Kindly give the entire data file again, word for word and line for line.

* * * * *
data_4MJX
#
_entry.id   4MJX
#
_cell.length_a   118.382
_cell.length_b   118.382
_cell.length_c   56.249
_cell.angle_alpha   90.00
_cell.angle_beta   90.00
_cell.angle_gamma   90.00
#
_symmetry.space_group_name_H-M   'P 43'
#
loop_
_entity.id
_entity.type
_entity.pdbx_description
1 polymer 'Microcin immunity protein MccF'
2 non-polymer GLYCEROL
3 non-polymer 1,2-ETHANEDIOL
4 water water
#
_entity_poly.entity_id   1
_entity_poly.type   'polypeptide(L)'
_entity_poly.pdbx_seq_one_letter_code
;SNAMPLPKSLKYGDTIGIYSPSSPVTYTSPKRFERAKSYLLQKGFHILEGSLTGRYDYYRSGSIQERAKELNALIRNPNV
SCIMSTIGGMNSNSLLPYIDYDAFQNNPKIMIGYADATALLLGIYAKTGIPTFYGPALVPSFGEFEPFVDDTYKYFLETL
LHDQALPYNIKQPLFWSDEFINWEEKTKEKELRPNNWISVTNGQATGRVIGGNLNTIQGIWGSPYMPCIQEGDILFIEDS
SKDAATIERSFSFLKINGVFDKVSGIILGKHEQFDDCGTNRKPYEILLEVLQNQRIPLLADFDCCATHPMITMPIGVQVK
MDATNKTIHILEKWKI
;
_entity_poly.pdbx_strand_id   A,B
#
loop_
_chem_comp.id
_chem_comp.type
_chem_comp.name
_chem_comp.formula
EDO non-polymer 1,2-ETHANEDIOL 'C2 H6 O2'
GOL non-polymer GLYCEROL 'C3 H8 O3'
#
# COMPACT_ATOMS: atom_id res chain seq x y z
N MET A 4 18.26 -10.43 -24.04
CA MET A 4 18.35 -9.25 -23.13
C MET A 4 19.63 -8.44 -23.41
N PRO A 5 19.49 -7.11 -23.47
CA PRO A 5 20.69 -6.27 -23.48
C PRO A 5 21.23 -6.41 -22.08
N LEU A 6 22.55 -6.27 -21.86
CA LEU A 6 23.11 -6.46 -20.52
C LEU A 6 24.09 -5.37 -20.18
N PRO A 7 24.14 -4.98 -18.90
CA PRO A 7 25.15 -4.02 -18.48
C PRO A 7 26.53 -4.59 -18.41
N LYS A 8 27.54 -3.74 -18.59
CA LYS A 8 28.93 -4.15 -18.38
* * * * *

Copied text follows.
data_4MJX
#
_entry.id   4MJX
#
_cell.length_a   118.382
_cell.length_b   118.382
_cell.length_c   56.249
_cell.angle_alpha   90.00
_cell.angle_beta   90.00
_cell.angle_gamma   90.00
#
_symmetry.space_group_name_H-M   'P 43'
#
loop_
_entity.id
_entity.type
_entity.pdbx_description
1 polymer 'Microcin immunity protein MccF'
2 non-polymer GLYCEROL
3 non-polymer 1,2-ETHANEDIOL
4 water water
#
_entity_poly.entity_id   1
_entity_poly.type   'polypeptide(L)'
_entity_poly.pdbx_seq_one_letter_code
;SNAMPLPKSLKYGDTIGIYSPSSPVTYTSPKRFERAKSYLLQKGFHILEGSLTGRYDYYRSGSIQERAKELNALIRNPNV
SCIMSTIGGMNSNSLLPYIDYDAFQNNPKIMIGYADATALLLGIYAKTGIPTFYGPALVPSFGEFEPFVDDTYKYFLETL
LHDQALPYNIKQPLFWSDEFINWEEKTKEKELRPNNWISVTNGQATGRVIGGNLNTIQGIWGSPYMPCIQEGDILFIEDS
SKDAATIERSFSFLKINGVFDKVSGIILGKHEQFDDCGTNRKPYEILLEVLQNQRIPLLADFDCCATHPMITMPIGVQVK
MDATNKTIHILEKWKI
;
_entity_poly.pdbx_strand_id   A,B
#
loop_
_chem_comp.id
_chem_comp.type
_chem_comp.name
_chem_comp.formula
EDO non-polymer 1,2-ETHANEDIOL 'C2 H6 O2'
GOL non-polymer GLYCEROL 'C3 H8 O3'
#
# COMPACT_ATOMS: atom_id res chain seq x y z
N MET A 4 18.26 -10.43 -24.04
CA MET A 4 18.35 -9.25 -23.13
C MET A 4 19.63 -8.44 -23.41
N PRO A 5 19.49 -7.11 -23.47
CA PRO A 5 20.69 -6.27 -23.48
C PRO A 5 21.23 -6.41 -22.08
N LEU A 6 22.55 -6.27 -21.86
CA LEU A 6 23.11 -6.46 -20.52
C LEU A 6 24.09 -5.37 -20.18
N PRO A 7 24.14 -4.98 -18.90
CA PRO A 7 25.15 -4.02 -18.48
C PRO A 7 26.53 -4.59 -18.41
N LYS A 8 27.54 -3.74 -18.59
CA LYS A 8 28.93 -4.15 -18.38